Scotch Irish Surnames

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The term Scotch-Irish is used mostly in the U.S. In England and Ireland, the same group is called Ulster Scots, since they had descended from the Lowland Scots who had settled in the northern Irish province of Ulster. Fleeing religious persecution and economic hardships, the Scotch-Irish immigrated to the United States mostly in the eighteenth century, settling largely in Pennsylvania.


The surname Craig is derived from the Scottish Gaelic word "creag," which means "a rock." The name first appears in records in the areas of Lanarkshire and Ayrshire around the year 1180. Spelling variations of the surname existed even within the same family. Common alternate spellings include Craigh, Creag, and Creagh, according to


The surname Irwin was originally given to people living in the parish of Irving in the county of Dumfriesshire or the parish of Irvine in the county of Strathclyde. During medieval times, scribes spelled surnames phonetically. As a result, variations of the name emerged, including Erwine, Irvine, Erwine, and Irwing, among many others. The earliest recorded Irwin was William de Irwin, armor bearer to King Robert Bruce, according to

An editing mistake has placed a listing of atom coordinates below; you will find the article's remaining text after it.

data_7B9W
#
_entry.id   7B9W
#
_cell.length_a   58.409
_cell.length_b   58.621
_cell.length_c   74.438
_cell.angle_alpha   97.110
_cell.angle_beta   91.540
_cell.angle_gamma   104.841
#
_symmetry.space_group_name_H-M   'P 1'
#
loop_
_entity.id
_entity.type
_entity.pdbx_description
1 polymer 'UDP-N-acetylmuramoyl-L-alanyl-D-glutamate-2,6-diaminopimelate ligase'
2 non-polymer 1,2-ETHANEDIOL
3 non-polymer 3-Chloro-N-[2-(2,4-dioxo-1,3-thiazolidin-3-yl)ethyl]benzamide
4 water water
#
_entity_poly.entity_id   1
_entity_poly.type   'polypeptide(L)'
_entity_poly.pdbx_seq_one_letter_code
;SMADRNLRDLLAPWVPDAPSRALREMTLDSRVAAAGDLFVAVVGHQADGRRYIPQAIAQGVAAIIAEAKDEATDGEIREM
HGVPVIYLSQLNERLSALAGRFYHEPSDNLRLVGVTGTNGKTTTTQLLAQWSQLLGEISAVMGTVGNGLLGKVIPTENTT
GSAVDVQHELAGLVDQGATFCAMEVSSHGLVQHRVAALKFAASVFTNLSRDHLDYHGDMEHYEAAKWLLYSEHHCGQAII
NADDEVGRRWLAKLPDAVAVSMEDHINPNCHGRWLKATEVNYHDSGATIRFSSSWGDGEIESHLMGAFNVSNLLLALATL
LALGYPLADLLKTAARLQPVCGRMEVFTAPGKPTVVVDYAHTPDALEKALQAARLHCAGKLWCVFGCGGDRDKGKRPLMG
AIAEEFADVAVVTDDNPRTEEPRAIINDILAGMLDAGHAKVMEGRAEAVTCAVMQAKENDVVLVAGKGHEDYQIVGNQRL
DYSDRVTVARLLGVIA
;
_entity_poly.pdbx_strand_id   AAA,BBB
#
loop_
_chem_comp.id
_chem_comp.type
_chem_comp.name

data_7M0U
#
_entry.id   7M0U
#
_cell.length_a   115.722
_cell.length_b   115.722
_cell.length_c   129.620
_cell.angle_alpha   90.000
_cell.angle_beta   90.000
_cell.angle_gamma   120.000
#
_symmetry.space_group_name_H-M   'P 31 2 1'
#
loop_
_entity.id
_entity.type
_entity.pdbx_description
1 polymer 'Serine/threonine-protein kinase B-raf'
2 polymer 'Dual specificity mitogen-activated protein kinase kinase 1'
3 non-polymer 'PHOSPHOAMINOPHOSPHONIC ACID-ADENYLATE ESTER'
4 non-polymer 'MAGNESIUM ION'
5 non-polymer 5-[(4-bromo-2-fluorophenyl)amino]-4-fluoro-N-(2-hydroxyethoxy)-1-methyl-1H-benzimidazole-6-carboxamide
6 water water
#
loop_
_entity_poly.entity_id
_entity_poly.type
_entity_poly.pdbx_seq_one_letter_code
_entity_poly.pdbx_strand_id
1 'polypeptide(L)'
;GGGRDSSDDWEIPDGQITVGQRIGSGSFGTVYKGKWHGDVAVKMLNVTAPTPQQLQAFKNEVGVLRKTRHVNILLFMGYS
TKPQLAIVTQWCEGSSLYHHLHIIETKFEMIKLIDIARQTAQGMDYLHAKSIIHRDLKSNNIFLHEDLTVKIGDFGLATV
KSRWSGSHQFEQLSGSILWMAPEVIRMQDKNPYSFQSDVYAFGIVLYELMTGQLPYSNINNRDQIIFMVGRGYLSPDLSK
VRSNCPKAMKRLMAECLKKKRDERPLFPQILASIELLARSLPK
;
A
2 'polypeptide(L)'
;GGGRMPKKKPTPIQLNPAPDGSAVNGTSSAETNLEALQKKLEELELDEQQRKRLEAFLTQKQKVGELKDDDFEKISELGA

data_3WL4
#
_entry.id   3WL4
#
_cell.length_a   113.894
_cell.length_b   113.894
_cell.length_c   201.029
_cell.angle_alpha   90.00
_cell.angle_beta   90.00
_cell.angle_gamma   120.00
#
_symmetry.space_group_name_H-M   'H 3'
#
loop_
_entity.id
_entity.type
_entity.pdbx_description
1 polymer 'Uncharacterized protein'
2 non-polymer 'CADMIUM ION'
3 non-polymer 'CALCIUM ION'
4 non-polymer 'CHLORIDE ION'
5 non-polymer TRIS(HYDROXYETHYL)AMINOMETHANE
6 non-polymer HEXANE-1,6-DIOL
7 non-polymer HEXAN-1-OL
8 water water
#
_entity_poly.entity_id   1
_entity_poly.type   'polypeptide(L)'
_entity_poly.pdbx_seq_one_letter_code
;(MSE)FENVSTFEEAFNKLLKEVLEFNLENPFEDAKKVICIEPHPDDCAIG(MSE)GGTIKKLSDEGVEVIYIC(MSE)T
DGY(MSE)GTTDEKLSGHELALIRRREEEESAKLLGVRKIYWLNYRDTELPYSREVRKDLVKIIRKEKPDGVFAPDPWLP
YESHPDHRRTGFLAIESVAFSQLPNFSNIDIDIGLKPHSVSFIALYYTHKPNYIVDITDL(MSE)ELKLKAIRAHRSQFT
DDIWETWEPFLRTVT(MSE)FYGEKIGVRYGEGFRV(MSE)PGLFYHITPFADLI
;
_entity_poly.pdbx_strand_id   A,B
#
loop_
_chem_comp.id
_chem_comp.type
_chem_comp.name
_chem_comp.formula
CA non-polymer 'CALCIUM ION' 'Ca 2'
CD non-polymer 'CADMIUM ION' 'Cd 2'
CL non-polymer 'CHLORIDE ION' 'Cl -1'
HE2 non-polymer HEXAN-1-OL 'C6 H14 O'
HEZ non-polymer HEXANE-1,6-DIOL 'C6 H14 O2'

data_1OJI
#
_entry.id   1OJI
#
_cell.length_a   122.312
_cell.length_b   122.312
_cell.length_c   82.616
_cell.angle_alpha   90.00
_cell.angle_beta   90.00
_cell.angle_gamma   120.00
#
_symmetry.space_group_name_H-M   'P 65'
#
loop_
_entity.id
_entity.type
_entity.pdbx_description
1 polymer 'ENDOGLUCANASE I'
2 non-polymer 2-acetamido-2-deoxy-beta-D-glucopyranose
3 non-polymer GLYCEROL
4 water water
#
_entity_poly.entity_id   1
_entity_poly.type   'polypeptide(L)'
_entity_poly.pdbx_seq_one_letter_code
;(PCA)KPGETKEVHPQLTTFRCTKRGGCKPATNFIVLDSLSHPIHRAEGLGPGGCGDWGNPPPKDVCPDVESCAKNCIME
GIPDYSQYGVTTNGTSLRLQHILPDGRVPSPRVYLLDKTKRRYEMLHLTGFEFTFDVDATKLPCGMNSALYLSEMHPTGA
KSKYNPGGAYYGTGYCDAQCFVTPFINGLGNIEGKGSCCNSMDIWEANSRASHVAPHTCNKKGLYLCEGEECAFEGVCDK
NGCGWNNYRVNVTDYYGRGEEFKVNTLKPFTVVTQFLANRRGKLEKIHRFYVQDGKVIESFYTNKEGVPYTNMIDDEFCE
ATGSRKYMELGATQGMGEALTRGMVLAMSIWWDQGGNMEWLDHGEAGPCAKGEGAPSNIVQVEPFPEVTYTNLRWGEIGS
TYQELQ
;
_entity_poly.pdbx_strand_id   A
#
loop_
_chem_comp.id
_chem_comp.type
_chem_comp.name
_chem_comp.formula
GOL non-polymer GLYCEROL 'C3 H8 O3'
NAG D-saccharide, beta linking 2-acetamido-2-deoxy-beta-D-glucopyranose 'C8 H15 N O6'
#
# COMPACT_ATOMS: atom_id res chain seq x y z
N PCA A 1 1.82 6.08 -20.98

McDonald means "son of Donald," with Donald meaning "world ruler." Spellings for this surname varied from one generation to the next. Also, accents often shaped how surnames were spelled. If a Scot moved to another area or country such as England, that person would spell the surname based on the way it sounded there. Common alternative spellings include MacDonald, McDonnell, and McDaniel, according to


The surname McLaughlin has variants in Irish and Scottish. The Irish form, Lachlan, is derived from MacLochlainn, which means "son of Lochlan" and often takes English forms such as MacLaughlin or MacLoughlin. In Scotland, the surname most often appears as Maclachlan but takes the English form McLaughlin in other countries. The word "loch" that forms part of this surname means "lake" in Old Irish. However, the word Lochlan can also refer to the homeland of Norse invaders of the ninth and tenth centuries. The first person to use this name may have been Domnall MacLochlainn, the High King of Ireland, who died in 1121, according to